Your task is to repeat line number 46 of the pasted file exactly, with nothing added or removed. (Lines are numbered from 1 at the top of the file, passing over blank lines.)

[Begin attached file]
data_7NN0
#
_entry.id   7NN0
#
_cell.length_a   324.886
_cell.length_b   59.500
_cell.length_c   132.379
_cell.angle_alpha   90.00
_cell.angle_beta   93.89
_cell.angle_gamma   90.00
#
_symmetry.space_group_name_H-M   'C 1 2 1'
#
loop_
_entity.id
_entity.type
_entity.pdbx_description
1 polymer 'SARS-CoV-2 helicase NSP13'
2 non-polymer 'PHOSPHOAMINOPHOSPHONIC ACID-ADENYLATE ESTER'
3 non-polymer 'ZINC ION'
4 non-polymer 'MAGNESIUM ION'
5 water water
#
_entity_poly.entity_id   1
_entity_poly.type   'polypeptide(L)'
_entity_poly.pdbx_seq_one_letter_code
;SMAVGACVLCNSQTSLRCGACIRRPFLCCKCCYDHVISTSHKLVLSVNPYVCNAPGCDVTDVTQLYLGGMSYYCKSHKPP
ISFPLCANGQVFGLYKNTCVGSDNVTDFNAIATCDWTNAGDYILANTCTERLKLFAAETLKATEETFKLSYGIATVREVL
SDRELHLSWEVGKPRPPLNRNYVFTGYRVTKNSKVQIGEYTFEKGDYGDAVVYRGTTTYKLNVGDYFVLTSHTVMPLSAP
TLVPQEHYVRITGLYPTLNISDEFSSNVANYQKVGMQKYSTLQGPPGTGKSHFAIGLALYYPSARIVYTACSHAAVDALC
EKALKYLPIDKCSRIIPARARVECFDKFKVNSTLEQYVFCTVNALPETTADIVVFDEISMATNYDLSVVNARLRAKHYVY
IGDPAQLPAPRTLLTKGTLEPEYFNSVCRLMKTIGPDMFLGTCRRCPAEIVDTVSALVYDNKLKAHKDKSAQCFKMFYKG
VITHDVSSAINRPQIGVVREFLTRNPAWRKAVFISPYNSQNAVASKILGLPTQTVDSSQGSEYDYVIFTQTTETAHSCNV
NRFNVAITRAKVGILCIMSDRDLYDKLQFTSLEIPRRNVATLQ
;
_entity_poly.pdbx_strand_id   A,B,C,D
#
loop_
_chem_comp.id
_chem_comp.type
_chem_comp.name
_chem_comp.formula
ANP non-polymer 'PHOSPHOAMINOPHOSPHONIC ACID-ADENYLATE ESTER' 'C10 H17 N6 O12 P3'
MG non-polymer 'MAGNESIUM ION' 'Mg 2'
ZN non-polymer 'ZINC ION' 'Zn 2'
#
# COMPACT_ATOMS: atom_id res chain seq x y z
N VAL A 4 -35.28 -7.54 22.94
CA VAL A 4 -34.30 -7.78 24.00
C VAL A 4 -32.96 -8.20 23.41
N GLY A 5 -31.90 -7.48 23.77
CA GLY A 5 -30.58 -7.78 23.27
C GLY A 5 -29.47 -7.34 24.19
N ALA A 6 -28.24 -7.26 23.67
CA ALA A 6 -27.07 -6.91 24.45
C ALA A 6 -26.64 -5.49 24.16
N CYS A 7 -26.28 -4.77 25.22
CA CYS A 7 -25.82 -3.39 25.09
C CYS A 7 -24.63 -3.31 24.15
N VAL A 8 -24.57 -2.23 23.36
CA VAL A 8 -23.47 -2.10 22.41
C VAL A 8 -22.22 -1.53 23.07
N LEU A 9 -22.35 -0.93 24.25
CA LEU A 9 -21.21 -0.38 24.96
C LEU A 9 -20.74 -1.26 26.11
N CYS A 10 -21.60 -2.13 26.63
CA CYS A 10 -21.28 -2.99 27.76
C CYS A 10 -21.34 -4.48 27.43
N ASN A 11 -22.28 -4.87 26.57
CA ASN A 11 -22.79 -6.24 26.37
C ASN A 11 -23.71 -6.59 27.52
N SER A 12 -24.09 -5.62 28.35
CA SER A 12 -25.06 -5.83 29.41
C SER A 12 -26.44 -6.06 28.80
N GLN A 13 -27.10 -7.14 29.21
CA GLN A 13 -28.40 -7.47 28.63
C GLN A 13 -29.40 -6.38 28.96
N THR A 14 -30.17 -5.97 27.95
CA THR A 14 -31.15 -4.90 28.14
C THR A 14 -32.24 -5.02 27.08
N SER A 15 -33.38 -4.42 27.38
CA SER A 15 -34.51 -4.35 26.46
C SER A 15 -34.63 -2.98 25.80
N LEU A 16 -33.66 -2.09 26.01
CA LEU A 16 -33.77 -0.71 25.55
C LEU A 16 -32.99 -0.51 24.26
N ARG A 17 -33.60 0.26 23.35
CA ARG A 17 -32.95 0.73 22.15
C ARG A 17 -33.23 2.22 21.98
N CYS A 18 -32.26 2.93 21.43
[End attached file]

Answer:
#